Summary: A sermon for the Tenth Sunday after Pentecost, Proper 15, Series B Jesus is the Bread of life, whose flesh is food indeed

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11th Sunday after Pentecost (Pr. 15) August 20, 2006 “Series B”

Grace be unto you and peace, from God our Father and from our Lord, Jesus Christ. Amen.

Let us pray: Dear Heavenly Father, we give you thanks for your gift of creation and for establishing life on this planet we call earth. We thank you for revealing your will for our life, through the words of the Torah and the Prophets, spoken by those whom you had anointed to speak on your behalf. But most importantly, we thank you for coming among us in the person of Jesus the Christ, who is your Word made flesh, who through his gift of life, has redeemed us from our sin, and offers us the hope of new life in your heavenly kingdom. In Christ’s name we thank you. Amen.

This morning, our Gospel lesson continues the Bread of Life Discourse, as is recorded in the 6th chapter of John’s Gospel. This chapter began with our Lord’s miraculous feeding of over 5000 people with just five small loaves of bread and two fish. When the people whom Jesus had fed followed him to the other side of the Sea of Galilee, he challenged them to look beyond the physical aspect of the miracle, to behold it as a sign, an event that pointed out to the people that in Jesus, the kingdom of God had come into their midst.

In light of this, our lesson for last Sunday focused on Jesus claiming to be the Bread of Life that came down from heaven. And as I pointed out in my sermon, by the time that this was written, the Word of God had come to be associated with bread, the basic staple of life, which needed to be consumed on a daily basis, in order to sustain our spiritual life and relationship with God. Thus, in referring to himself as the Bread of Life, Jesus was claiming to be God’s incarnate Word, God’s creative and authoritative revelation of his will for our life, in human flesh.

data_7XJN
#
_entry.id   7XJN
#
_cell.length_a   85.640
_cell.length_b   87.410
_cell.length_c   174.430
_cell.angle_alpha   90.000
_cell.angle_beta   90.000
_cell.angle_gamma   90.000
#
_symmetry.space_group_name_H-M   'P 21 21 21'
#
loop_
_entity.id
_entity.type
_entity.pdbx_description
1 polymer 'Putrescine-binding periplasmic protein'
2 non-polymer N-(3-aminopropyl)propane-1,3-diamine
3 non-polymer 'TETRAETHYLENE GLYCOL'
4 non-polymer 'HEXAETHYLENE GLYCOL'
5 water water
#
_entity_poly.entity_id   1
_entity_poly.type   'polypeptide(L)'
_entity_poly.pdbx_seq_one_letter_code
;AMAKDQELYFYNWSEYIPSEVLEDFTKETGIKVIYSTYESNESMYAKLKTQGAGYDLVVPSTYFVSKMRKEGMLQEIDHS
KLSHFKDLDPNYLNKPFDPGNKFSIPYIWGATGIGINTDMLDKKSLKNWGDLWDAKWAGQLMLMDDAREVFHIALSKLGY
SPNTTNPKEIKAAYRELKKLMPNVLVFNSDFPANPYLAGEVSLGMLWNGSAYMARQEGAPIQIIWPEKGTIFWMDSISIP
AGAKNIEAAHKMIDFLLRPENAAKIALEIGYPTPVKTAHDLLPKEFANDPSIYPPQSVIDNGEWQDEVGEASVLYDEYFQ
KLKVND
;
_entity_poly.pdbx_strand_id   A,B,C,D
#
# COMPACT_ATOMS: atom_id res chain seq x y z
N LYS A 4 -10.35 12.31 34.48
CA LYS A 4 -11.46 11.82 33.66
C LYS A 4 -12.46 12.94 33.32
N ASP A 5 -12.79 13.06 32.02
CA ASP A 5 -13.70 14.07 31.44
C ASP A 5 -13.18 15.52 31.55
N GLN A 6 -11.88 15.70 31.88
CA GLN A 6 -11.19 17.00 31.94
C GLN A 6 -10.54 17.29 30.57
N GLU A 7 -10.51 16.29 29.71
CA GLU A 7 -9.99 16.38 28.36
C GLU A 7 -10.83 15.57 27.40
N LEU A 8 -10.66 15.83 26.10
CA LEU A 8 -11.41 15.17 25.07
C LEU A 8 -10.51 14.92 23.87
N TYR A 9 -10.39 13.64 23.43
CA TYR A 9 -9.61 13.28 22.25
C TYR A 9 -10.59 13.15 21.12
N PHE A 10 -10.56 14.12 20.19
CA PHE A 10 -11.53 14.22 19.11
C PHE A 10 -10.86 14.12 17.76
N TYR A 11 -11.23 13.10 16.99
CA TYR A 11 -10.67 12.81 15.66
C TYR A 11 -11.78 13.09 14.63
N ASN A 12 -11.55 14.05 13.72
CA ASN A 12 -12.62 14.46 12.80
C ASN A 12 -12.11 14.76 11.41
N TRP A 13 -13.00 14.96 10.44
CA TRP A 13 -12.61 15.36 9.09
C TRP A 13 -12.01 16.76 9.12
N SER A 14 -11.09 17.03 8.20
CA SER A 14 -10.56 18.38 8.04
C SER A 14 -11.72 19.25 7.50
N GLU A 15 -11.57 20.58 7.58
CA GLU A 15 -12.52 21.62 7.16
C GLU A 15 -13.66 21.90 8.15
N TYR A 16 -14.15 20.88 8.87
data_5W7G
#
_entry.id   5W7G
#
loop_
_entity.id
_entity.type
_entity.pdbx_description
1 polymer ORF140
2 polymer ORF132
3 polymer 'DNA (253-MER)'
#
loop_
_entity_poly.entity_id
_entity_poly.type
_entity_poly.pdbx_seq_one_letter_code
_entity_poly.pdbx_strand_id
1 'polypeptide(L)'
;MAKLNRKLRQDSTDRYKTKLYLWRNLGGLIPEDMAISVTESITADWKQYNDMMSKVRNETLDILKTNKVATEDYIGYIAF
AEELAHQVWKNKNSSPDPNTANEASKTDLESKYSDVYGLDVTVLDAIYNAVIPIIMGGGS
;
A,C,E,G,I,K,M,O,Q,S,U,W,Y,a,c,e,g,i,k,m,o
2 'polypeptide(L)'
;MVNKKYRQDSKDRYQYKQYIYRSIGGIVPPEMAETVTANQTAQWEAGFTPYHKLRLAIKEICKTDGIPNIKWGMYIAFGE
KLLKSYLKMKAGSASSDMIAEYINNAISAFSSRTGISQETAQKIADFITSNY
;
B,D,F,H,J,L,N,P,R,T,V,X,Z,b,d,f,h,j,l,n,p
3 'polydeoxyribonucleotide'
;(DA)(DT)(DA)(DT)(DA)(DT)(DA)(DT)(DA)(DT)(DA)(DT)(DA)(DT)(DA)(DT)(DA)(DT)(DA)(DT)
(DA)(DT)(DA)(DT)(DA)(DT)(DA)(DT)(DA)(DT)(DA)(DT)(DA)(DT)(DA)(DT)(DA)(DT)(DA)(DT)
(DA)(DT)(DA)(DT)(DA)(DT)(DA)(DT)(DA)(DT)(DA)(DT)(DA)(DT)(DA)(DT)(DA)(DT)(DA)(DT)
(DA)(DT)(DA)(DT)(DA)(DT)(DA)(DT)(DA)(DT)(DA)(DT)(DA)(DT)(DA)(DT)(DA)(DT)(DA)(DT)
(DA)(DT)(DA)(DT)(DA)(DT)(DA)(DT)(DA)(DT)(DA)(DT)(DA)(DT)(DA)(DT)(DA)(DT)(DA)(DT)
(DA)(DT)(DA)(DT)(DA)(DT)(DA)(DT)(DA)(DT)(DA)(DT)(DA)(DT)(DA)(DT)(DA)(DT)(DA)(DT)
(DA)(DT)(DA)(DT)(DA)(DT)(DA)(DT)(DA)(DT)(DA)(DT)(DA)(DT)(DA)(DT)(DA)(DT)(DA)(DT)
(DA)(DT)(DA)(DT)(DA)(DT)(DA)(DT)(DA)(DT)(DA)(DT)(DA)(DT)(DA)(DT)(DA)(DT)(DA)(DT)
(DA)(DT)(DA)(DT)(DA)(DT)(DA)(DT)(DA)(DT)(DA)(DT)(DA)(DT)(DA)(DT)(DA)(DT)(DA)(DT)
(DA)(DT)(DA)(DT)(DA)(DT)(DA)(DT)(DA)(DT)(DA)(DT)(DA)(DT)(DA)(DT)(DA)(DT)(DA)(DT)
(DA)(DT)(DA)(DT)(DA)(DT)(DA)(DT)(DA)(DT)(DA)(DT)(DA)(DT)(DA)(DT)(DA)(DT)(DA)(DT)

Throughout the past few weeks, I have also stated that even though John does not record Jesus instituting the sacrament of Holy Communion, this 6th chapter of John’s Gospel reflects the author’s understanding of the Eucharist, and its place in the worship life of the church. In our lesson for this morning, this chapter becomes rather specific.

So let us start with our opening verse, the verse that ended our lesson from last Sunday. Jesus says: “I am the living bread that came down from heaven. Whoever eats of this bread will live forever; and the bread that I will give for the life of the world is my flesh.”

I believe that this chapter in John’s Gospel contains a double message for our life of faith as Christians. First, John tells us that in Jesus, the very Word of God has come to live among us. This means that as we behold the life and teachings of Jesus, we are, in reality, beholding the will of God for our lives.

Jesus was not simply another prophet. As he interpreted the Scriptures of the Torah and the prophets, Jesus was not simply giving us another way, among many, to view these ancient texts. He was giving us God’s interpretation, the truth of God’s will for our lives.

But in addition, through this dialogue of Jesus, we are told that the Word of God has become flesh. This means that the Word of God is not just symbolically present in the life of Jesus. When Jesus says that he is the living bread that came down from heaven, he is not inferring that he has received some special revelation from God that he has been asked to pass on to us.

Nor is Jesus indicating that the Word of God is just spiritually present to us through him. We can not look at Jesus in the way that a lot of this New Age theology does, which would assert that the human Jesus had somehow received the incarnation of God’s Spirit. God is not simply using Jesus’ body to proclaim his Word to us. In Jesus, the Word of God has truly become flesh and blood.

As Gail Ramshaw pointed out in her commentary on our lesson, “Christ is both the preached word and the sacramental word, both wisdom and flesh.” (New Proclamation, Year B, 2003, Fortress Press)

This brings us to the crux of the issue. As the incarnate Word of God, the Bread of life which came down from heaven, Jesus not only spent his life proclaiming God’s Word in truth, so that we might truly know the will of God for our life. Jesus also gave his life in obedience to the will of God, to redeem us from our sin, and to restore us to a right relationship with our Creator.

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